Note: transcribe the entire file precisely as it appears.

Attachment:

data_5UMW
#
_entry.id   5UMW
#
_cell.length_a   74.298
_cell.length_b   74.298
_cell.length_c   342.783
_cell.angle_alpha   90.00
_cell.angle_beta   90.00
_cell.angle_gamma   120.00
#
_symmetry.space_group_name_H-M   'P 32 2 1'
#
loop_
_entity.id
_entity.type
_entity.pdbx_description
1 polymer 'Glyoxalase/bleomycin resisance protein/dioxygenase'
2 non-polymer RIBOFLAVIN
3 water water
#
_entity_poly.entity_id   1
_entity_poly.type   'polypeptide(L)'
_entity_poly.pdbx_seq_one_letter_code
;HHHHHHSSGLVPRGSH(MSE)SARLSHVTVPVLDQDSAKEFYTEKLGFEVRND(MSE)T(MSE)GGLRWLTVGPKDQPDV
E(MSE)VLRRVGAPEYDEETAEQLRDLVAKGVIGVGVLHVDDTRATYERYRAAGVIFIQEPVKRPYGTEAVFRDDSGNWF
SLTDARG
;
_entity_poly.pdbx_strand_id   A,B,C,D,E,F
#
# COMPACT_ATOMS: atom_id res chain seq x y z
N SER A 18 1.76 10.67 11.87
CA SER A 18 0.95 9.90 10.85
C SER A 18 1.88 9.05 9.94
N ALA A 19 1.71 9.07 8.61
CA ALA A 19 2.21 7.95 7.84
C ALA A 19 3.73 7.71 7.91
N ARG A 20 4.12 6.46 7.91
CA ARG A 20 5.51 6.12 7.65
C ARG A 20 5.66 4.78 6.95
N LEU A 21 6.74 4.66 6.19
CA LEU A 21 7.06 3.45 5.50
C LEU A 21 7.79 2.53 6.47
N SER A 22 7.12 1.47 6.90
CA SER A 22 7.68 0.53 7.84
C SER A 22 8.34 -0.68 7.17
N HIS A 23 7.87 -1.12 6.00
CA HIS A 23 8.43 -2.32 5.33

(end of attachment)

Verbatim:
data_5UMW
#
_entry.id   5UMW
#
_cell.length_a   74.298
_cell.length_b   74.298
_cell.length_c   342.783
_cell.angle_alpha   90.00
_cell.angle_beta   90.00
_cell.angle_gamma   120.00
#
_symmetry.space_group_name_H-M   'P 32 2 1'
#
loop_
_entity.id
_entity.type
_entity.pdbx_description
1 polymer 'Glyoxalase/bleomycin resisance protein/dioxygenase'
2 non-polymer RIBOFLAVIN
3 water water
#
_entity_poly.entity_id   1
_entity_poly.type   'polypeptide(L)'
_entity_poly.pdbx_seq_one_letter_code
;HHHHHHSSGLVPRGSH(MSE)SARLSHVTVPVLDQDSAKEFYTEKLGFEVRND(MSE)T(MSE)GGLRWLTVGPKDQPDV
E(MSE)VLRRVGAPEYDEETAEQLRDLVAKGVIGVGVLHVDDTRATYERYRAAGVIFIQEPVKRPYGTEAVFRDDSGNWF
SLTDARG
;
_entity_poly.pdbx_strand_id   A,B,C,D,E,F
#
# COMPACT_ATOMS: atom_id res chain seq x y z
N SER A 18 1.76 10.67 11.87
CA SER A 18 0.95 9.90 10.85
C SER A 18 1.88 9.05 9.94
N ALA A 19 1.71 9.07 8.61
CA ALA A 19 2.21 7.95 7.84
C ALA A 19 3.73 7.71 7.91
N ARG A 20 4.12 6.46 7.91
CA ARG A 20 5.51 6.12 7.65
C ARG A 20 5.66 4.78 6.95
N LEU A 21 6.74 4.66 6.19
CA LEU A 21 7.06 3.45 5.50
C LEU A 21 7.79 2.53 6.47
N SER A 22 7.12 1.47 6.90
CA SER A 22 7.68 0.53 7.84
C SER A 22 8.34 -0.68 7.17
N HIS A 23 7.87 -1.12 6.00
CA HIS A 23 8.43 -2.32 5.33